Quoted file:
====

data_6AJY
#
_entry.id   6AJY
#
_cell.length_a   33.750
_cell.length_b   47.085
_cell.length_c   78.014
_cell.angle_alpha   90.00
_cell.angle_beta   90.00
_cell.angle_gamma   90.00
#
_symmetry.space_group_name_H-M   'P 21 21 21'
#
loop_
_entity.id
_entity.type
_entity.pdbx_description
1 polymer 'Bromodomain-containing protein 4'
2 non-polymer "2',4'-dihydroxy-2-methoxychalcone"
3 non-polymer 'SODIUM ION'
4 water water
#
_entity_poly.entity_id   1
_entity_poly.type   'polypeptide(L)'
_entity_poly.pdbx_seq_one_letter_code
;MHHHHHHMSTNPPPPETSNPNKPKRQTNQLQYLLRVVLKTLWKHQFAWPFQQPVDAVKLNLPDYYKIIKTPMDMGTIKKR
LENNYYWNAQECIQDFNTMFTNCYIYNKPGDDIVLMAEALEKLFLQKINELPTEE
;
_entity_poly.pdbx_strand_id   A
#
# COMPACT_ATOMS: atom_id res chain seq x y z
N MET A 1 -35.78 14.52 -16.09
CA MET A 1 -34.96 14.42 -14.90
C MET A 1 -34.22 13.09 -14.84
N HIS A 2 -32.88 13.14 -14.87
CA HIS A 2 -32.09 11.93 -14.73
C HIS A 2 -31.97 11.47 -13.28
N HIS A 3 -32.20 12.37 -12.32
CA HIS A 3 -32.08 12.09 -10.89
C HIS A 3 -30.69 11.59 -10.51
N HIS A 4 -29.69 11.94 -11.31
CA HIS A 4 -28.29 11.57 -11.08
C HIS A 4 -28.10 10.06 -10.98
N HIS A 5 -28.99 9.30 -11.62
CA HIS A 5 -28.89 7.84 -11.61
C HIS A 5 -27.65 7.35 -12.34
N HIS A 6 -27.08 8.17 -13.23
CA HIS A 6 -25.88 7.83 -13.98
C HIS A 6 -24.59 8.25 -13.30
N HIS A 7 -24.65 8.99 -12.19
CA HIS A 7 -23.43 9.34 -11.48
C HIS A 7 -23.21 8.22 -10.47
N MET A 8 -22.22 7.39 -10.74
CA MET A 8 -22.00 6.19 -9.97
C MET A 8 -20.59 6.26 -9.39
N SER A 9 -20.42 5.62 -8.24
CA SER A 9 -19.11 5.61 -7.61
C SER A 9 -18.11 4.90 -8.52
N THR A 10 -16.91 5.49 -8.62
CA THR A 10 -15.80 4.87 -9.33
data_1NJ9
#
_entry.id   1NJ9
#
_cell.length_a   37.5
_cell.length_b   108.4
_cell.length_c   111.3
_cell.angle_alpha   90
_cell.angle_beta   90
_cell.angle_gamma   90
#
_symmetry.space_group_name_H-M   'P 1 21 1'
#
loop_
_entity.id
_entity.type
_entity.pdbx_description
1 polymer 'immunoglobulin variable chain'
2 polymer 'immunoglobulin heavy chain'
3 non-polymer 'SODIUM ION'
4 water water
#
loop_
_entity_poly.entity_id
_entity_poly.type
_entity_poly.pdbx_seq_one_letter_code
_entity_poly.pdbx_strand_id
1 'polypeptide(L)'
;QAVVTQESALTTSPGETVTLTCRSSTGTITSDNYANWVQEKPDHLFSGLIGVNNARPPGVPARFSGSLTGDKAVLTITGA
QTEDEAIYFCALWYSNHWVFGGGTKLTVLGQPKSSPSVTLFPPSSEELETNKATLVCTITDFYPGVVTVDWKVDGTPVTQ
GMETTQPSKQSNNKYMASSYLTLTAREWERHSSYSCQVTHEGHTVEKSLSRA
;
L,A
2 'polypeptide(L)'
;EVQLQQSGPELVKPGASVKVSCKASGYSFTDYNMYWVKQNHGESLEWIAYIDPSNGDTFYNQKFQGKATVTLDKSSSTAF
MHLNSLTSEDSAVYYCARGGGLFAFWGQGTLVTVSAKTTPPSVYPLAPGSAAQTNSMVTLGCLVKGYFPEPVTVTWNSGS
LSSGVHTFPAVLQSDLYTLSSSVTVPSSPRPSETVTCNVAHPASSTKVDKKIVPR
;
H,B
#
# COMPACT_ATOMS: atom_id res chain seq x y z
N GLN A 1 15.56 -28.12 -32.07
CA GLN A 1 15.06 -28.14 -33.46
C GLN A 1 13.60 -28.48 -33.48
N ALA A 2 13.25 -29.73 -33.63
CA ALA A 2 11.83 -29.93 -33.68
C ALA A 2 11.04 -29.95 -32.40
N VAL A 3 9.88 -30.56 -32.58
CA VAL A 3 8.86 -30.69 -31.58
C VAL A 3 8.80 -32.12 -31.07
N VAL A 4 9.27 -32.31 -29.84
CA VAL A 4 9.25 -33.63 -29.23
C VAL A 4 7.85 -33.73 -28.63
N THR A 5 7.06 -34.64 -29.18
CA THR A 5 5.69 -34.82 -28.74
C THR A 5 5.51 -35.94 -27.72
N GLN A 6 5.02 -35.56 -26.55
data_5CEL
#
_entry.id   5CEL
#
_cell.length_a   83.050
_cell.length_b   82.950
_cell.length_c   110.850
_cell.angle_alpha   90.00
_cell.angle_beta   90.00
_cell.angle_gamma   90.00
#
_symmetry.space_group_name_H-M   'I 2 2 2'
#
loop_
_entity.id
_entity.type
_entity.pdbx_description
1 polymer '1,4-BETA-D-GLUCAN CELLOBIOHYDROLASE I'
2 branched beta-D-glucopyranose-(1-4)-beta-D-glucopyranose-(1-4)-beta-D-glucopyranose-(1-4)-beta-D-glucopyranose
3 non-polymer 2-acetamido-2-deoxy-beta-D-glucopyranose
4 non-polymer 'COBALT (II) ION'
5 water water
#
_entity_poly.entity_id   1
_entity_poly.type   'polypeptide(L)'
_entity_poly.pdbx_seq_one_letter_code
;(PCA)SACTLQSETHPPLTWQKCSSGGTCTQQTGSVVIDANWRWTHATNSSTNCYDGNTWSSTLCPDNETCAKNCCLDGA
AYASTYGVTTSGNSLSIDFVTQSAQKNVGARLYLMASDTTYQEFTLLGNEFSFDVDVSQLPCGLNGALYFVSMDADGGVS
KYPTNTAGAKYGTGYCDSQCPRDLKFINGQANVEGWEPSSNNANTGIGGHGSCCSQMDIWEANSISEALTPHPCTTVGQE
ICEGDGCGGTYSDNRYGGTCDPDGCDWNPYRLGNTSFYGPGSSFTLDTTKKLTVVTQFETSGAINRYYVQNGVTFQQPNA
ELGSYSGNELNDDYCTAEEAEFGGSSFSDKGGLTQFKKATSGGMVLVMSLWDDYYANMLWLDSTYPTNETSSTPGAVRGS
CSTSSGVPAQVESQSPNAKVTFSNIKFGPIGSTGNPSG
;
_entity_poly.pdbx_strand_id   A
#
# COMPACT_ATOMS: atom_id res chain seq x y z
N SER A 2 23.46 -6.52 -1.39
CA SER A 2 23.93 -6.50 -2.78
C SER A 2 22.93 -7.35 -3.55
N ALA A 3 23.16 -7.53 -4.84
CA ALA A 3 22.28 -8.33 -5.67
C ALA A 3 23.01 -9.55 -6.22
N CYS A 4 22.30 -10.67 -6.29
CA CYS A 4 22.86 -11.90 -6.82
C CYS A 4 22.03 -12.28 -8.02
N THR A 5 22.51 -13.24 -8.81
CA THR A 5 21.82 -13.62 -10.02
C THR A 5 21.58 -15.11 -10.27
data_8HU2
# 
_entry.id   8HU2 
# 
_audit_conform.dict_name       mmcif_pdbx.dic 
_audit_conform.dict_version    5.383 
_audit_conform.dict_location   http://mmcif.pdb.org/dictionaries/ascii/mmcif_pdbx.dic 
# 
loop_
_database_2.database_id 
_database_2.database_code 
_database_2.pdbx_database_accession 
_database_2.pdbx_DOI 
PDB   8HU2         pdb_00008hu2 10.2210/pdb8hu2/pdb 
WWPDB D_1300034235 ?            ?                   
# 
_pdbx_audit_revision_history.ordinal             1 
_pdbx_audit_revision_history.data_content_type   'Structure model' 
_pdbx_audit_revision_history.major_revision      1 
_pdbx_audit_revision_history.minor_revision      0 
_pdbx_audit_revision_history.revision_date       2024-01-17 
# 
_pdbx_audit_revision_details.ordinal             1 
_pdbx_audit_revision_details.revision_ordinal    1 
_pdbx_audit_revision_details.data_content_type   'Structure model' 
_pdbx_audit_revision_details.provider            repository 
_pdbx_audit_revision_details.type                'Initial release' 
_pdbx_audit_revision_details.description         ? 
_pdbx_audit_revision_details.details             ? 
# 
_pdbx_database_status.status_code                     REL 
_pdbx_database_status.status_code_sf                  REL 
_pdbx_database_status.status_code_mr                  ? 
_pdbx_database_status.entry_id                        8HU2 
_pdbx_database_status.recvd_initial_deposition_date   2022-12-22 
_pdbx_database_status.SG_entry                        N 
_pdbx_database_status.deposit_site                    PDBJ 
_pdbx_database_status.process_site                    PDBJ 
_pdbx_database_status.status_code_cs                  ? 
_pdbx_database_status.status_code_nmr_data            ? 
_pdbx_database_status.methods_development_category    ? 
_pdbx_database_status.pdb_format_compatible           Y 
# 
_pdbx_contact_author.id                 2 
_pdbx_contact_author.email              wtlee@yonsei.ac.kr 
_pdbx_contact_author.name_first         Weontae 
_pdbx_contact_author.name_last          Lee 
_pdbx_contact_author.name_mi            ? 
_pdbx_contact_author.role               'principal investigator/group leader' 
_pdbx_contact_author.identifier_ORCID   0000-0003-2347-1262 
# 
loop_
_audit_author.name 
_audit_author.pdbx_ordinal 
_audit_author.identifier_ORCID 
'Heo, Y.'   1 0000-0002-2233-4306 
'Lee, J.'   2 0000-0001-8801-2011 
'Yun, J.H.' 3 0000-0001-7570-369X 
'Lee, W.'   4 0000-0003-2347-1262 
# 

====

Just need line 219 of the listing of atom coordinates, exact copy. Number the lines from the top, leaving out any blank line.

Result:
_audit_author.pdbx_ordinal 